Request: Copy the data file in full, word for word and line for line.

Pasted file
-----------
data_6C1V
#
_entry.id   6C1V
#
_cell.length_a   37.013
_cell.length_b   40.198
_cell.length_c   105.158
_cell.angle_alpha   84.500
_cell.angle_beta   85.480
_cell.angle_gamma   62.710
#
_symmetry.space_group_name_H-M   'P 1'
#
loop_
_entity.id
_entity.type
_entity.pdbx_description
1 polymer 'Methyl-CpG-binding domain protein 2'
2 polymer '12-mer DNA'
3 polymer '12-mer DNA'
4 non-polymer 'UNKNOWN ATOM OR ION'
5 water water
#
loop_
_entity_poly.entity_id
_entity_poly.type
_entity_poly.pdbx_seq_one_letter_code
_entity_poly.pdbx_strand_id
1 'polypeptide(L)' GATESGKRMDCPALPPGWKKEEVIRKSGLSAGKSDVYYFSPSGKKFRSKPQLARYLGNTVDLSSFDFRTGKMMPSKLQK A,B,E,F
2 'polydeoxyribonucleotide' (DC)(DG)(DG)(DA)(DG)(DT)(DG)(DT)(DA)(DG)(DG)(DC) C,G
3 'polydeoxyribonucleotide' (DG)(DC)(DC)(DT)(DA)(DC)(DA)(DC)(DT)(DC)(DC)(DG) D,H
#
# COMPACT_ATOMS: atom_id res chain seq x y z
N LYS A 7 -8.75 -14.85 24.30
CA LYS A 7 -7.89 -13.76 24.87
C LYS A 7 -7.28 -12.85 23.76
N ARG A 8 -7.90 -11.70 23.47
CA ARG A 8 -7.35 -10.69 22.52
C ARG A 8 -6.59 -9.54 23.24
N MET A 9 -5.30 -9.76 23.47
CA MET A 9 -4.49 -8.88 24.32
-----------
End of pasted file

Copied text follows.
data_6C1V
#
_entry.id   6C1V
#
_cell.length_a   37.013
_cell.length_b   40.198
_cell.length_c   105.158
_cell.angle_alpha   84.500
_cell.angle_beta   85.480
_cell.angle_gamma   62.710
#
_symmetry.space_group_name_H-M   'P 1'
#
loop_
_entity.id
_entity.type
_entity.pdbx_description
1 polymer 'Methyl-CpG-binding domain protein 2'
2 polymer '12-mer DNA'
3 polymer '12-mer DNA'
4 non-polymer 'UNKNOWN ATOM OR ION'
5 water water
#
loop_
_entity_poly.entity_id
_entity_poly.type
_entity_poly.pdbx_seq_one_letter_code
_entity_poly.pdbx_strand_id
1 'polypeptide(L)' GATESGKRMDCPALPPGWKKEEVIRKSGLSAGKSDVYYFSPSGKKFRSKPQLARYLGNTVDLSSFDFRTGKMMPSKLQK A,B,E,F
2 'polydeoxyribonucleotide' (DC)(DG)(DG)(DA)(DG)(DT)(DG)(DT)(DA)(DG)(DG)(DC) C,G
3 'polydeoxyribonucleotide' (DG)(DC)(DC)(DT)(DA)(DC)(DA)(DC)(DT)(DC)(DC)(DG) D,H
#
# COMPACT_ATOMS: atom_id res chain seq x y z
N LYS A 7 -8.75 -14.85 24.30
CA LYS A 7 -7.89 -13.76 24.87
C LYS A 7 -7.28 -12.85 23.76
N ARG A 8 -7.90 -11.70 23.47
CA ARG A 8 -7.35 -10.69 22.52
C ARG A 8 -6.59 -9.54 23.24
N MET A 9 -5.30 -9.76 23.47
CA MET A 9 -4.49 -8.88 24.32